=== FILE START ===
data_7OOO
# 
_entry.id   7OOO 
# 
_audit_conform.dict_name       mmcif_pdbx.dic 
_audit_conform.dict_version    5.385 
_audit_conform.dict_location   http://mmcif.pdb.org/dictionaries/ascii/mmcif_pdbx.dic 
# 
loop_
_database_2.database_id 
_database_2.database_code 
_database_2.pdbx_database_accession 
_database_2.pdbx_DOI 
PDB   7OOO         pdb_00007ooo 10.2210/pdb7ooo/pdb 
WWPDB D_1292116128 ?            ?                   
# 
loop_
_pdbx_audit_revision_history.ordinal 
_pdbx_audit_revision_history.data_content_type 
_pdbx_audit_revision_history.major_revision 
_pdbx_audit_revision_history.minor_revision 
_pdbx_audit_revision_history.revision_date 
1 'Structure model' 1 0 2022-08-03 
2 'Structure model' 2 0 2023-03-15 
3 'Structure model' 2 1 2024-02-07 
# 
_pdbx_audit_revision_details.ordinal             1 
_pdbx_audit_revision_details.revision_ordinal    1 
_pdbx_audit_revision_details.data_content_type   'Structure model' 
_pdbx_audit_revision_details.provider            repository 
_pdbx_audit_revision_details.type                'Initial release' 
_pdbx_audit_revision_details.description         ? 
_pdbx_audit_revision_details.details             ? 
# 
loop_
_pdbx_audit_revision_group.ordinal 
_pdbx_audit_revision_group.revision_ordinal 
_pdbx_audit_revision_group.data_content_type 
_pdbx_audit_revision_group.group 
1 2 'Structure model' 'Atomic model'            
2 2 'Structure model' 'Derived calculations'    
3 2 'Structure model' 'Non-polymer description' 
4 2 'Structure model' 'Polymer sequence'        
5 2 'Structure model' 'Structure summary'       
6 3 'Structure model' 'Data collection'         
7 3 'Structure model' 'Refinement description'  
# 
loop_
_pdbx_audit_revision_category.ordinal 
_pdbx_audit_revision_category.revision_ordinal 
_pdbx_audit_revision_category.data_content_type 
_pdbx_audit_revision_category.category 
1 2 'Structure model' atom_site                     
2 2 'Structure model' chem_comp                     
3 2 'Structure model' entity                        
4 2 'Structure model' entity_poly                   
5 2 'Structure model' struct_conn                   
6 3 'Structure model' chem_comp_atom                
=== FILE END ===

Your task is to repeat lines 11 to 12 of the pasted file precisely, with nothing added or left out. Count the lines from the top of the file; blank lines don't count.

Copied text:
_database_2.database_code 
_database_2.pdbx_database_accession 